If it's Tuesday, it's you-know-what: Forgotten (or Overlooked) Film or other Audio/Visuals Day. Try saying that quickly three times in a row. So here's my entry for this week. Also, don't forget to check in at Todd Mason's blog, Sweet Freedom, to get the full list of participating bloggers and appropriate links.
'MR. LUCKY' is a 1943 tilm starring Cary Grant and Laraine Day, directed by H. C. Potter and written by Milton Holmes.
I'm operating from memory again today (with prompts from Wikipedia and IMdB) simply because I haven't seen the film in many MANY years and it isn't, currently, available for viewing anywhere. There is a DVD for purchase online, but I didn't.
MR. LUCKY used to be a staple on local TV channels in the old days and features one of my favorite Cary Grant performances. Here Grant plays Joe 'the Greek' Adams, a gambler/con-man with a heart full of larceny. Really, in the first third of the film he is quite reprehensible and you do worry about him. He's such a bad guy but you know there has to be a saving grace - right? He's Cary Grant, for goodness' sake.
Well, our erstwhile hero is in cahoots with a really bad guy played by gravel-voiced Paul Stewart (yeah the actor who nearly lived forever and was in almost as many pictures as our beloved Charles Lane) who has no heart, period.
The film opens on a scene at a dark pier where a young woman is walking anxiously back and forth, obviously waiting for something or someone. A sailor relates a story to a night watchman and we watch the movie unfold in flashback.
Joe 'the Greek' Adams (Cary Grant), a conniving gambler, meets a nice, rich, society girl named Dorothy Bryant (Laraine Day) who works for a war relief organization looking to raise some decent money for their cause. (It is 1943 - remember.)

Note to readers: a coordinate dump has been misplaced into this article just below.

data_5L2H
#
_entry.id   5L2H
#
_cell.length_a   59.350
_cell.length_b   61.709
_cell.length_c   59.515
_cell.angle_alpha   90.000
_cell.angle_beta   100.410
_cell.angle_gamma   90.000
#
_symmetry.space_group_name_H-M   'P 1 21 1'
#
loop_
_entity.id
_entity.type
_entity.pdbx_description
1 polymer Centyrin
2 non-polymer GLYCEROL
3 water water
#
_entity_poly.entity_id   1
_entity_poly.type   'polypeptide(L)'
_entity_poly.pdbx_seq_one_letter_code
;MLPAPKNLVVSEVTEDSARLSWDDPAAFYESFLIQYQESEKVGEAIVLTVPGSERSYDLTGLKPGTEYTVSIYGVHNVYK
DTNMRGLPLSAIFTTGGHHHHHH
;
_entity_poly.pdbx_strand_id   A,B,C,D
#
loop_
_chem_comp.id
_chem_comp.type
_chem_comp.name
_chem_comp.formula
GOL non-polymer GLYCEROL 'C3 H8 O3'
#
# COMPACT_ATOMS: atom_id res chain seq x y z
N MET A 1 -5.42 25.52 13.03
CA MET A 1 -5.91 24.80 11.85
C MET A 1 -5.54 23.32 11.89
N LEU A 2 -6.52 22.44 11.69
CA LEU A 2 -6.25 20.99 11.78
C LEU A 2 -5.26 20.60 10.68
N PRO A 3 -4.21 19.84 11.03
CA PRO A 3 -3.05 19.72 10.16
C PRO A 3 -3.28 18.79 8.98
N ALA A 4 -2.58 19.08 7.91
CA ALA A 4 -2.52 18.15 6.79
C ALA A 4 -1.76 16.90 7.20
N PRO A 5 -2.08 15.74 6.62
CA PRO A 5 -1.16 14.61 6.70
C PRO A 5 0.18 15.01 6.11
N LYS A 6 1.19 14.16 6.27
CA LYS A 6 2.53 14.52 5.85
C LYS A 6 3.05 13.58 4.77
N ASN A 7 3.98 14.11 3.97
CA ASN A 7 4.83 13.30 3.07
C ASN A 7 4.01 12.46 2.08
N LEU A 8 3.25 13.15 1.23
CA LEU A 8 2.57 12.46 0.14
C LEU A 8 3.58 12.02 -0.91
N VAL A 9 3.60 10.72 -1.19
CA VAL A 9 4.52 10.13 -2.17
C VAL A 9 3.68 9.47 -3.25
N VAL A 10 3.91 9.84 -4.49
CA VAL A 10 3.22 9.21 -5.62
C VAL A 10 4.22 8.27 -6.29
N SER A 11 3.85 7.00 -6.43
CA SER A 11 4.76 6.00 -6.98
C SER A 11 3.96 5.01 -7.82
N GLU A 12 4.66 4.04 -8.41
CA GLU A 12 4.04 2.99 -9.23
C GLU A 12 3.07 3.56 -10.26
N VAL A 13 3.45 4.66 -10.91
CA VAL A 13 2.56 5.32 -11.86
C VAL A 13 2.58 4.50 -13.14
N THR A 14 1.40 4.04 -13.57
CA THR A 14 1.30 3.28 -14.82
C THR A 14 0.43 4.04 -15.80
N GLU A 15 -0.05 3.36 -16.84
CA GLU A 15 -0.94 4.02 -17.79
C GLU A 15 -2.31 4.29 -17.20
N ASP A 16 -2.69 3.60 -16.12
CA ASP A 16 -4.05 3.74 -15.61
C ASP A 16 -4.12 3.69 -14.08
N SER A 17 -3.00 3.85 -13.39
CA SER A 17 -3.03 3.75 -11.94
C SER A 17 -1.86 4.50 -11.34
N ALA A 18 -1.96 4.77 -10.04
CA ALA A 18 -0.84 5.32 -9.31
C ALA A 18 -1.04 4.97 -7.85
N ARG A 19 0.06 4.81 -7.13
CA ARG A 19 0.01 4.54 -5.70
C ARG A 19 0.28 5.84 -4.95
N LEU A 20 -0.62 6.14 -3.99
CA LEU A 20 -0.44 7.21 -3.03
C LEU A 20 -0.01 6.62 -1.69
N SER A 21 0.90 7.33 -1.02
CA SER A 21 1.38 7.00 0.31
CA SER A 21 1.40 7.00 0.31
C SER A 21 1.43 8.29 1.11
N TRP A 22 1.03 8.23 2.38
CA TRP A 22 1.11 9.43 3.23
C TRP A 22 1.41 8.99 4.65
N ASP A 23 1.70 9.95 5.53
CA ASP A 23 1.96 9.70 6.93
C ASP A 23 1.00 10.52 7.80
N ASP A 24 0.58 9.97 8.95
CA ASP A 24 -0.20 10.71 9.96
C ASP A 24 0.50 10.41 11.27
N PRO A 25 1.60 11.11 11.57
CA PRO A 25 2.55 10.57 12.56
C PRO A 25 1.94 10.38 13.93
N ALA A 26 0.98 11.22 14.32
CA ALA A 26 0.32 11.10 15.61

Laraine Day was never my favorite actress, but she is just perfect in this part - she and Cary have real sparks together and you can actually see her falling for him despite her initial reservations. The 'sugary goodness' she often radiated on film works for her here. She is really wonderful. (Hey, I give credit where credit is due.)
Joe schmoozes Dorothy and her society lady-friends (Gladys Cooper plays the head of the charity) into setting up a gambling ship with all the money collected (save for expenses) to be donated to their war relief organization. Society loves nothing better than throwing money at a charity while having a good time. It all works beautifully and war relief scores lots of dough.
Except that Joe and his nasty partner mean to keep all the money for themselves and to heck with the charity. They will skim most of the profits and only allow a pittance for war relief as camouflage.
What did I tell you? Reprehensible.
But all is not lost, while all the behind the scenes double-dealing has been going on, Joe and Dorothy have been making googly-eyes at each other. He is hard-boiled and cynical, just ripe for the picking by a good and decent girl trying to do her bit for war-torn refugees.
Joe doesn't believe that Dorothy's on the level - nobody can be that good. She, on the other hand, falls hard for Joe's line after he assuages her initial suspicions. I love their scenes together. It's always fun to watch a man fall in love against his will and inclinations.
Well, after several knitting lessons (you hadda' be there), many dramatic twists and turns including a killing, a hasty escape through a window, a punch on the jaw for Dorothy, an unpleasant confrontation with the truth and the correction of a very mistaken identity (oh, and the return of the money), somehow it all works out.
In the end we return to the dark pier and watch as Dorothy rushes into the arms of a tall, handsome Merchant Marine on shore leave. Joe has seen the error of his ways and done the honorable thing - thinking Dorothy believes him to be dead. He has no clue she's been waiting for him on the pier.
A great ending.
The MR. LUCKY film was also loosely adapted for a short-lived television series starring a very smooth guy named John Vivyan in the lead. It only ran for a few episodes 1959-60 but I can still remember how much I liked it and the music by Henry Mancini, the opening credits and the general ambiance. Blake Edwards was one of the directors.